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Godfather
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Discussion Starter · #1 ·
This subject may have been discussed before and I'm sure I could search the internet for answers, but many of you already have the answers.

For discussion purposes let's take a local Fox station and call it Fox6. I know FOX6 produces a lot of it's own programming (news, weather etc) and receives network programming from a Fox satellite. Fox6 then transmits it's SD analog signal to the local market. Now DISH picks up the local market for DBS delivery.

How does the Fox6 analog SD signal get to the DISH DBS satellite (110 degrees)?

Does the signal get transmitted via non-DBS satellite from Fox6 to DISH's ground processing center who then converts it to digital and re-transmits it to DBS-110?

Or, does Fox6 convert the signal to digital and transmit it directly to the DBS-110?

Or, some combination of the above. Who does the analog/digital conversion for SD transmissions? How does that signal get from Fox6 to the DBS?

On my 622 I watched Fox6 in PIP mode with my OTA providing one Fox6 and DISH Fox6 the other. Side-by-side you can see the OTA is about 3 seconds ahead of the DISH signal, which is partly caused by roundtrips to satellites.

Now, same question for digital (HD) signals from Fox6. We know Fox6 originates digital signals and transmits them to the local OTA market. How does the signal get from Fox6 to DISH for DBS transmission?

It seems that a lot of transponders and bandwidth will be used if a local station can not transmit their signals directly to a DBS without passing thru a DISH ground station.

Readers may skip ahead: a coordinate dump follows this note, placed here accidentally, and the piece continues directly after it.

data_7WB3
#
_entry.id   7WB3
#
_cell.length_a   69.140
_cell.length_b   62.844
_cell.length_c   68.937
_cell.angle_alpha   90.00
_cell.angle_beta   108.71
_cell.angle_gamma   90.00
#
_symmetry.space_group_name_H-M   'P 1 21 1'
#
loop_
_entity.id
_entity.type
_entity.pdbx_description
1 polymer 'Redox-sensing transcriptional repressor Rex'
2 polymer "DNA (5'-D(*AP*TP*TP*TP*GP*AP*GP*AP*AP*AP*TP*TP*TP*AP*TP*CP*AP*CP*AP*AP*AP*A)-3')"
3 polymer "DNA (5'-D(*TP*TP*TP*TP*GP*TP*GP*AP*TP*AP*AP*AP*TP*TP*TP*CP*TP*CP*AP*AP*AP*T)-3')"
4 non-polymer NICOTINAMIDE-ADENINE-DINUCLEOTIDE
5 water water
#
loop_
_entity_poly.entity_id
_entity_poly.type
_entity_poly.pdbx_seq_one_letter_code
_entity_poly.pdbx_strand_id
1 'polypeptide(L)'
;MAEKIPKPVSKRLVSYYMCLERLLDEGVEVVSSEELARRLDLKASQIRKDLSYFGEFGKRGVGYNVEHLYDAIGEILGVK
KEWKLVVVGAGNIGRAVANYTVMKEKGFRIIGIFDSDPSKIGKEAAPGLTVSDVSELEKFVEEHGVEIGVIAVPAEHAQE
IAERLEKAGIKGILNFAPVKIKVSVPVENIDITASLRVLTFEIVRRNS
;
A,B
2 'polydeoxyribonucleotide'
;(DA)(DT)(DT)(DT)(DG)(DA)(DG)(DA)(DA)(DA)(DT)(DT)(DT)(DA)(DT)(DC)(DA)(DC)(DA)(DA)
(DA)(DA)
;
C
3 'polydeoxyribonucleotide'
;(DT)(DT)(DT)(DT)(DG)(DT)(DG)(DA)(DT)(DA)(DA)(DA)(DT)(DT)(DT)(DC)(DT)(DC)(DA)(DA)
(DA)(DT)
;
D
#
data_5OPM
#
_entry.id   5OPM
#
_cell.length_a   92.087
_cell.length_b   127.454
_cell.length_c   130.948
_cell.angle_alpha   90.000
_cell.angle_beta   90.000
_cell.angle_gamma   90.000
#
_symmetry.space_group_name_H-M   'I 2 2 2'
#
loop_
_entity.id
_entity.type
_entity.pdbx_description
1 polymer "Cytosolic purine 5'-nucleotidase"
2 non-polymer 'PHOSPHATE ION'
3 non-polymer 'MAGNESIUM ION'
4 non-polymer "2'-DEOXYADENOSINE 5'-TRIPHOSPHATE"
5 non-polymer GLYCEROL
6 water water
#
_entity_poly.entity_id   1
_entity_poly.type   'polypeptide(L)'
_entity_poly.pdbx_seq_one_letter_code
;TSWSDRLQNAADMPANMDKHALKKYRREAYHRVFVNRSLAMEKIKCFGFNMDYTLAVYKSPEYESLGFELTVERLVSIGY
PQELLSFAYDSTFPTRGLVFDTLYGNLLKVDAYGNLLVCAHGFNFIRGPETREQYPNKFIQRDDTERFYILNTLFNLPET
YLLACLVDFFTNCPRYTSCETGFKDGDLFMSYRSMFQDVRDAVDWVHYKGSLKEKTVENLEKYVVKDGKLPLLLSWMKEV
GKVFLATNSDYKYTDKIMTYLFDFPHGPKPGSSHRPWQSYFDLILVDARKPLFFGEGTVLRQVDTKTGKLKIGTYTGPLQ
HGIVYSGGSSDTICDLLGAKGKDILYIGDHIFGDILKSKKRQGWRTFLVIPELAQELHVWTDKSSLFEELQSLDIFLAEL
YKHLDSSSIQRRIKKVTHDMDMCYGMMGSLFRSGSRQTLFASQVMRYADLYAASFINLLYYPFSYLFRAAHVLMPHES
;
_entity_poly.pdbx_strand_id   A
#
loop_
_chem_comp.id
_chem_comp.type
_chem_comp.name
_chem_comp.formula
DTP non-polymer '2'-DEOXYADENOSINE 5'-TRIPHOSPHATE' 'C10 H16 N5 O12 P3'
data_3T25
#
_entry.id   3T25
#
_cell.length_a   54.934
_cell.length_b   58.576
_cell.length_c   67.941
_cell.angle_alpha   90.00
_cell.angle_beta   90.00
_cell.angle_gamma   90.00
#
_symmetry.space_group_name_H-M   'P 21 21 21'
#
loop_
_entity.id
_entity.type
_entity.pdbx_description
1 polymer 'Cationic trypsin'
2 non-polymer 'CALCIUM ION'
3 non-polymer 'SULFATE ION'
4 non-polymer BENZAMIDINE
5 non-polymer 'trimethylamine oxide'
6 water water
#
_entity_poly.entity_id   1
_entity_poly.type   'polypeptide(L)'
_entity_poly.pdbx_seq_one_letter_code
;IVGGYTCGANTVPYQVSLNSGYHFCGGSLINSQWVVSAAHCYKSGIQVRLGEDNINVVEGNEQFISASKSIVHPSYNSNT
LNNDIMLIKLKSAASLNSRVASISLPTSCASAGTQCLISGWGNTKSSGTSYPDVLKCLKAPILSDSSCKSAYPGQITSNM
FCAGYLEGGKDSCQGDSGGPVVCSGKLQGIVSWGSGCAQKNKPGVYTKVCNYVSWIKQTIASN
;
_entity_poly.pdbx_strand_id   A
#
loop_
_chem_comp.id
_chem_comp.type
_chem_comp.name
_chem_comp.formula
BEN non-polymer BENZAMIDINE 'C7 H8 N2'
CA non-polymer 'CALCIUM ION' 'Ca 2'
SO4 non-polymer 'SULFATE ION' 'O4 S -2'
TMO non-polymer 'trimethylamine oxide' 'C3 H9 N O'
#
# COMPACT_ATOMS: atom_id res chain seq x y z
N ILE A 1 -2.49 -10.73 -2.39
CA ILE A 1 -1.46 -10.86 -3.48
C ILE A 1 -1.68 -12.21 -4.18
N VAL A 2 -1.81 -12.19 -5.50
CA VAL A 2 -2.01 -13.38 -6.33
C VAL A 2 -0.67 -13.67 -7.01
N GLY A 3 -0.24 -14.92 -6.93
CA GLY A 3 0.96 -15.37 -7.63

Thanks
 

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Hall Of Fame
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I'll do this for DirecTV, since the information is a bit easier to find.

Within each local market DirecTV and Dish Network rent a site to collect all of the local channel signals. I believe the term used for Dish Network is called a POP, or point-of-presence. DirecTV calls theirs Local Receive Facilities, or LRFs. This link is DirecTV's addresses for each LRF within each market.

From these LRFs the signal is digitized and sent to the broadcast center. This is done mainly through a dark fibre network. Once at the appropriate broadcast center, the local channels are then beamed up to the satellite and bounced back down to consumers.
 

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Super Moderator
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It is the same for Dish. There are a couple of markets where satellite is used to "backhaul" the programs to an Echostar uplink center for rebroadcast, but E*'s and D*'s uplinks to the DBS satellites ONLY come from their uplink centers. Individual stations do not uplink their own signals directly to E* or D*'s service.

For Dish the primary uplink centers are in Colorado and Arizona with locals on 110° also being uplinked from four other sites in Washington, Texas, Virginia and Illinois.
 

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Hall Of Fame
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Ah. Good point, James.

For DirecTV, most of the local channels are rebroadcast out of the Los Angeles Broadcast Center or the Castle Rock Broadcast Center. DirecTV also uses uplink sites in Minnesota and Virginia for some of the local channels that are on the DirecTV 7S satellite at the 119 slot.
 
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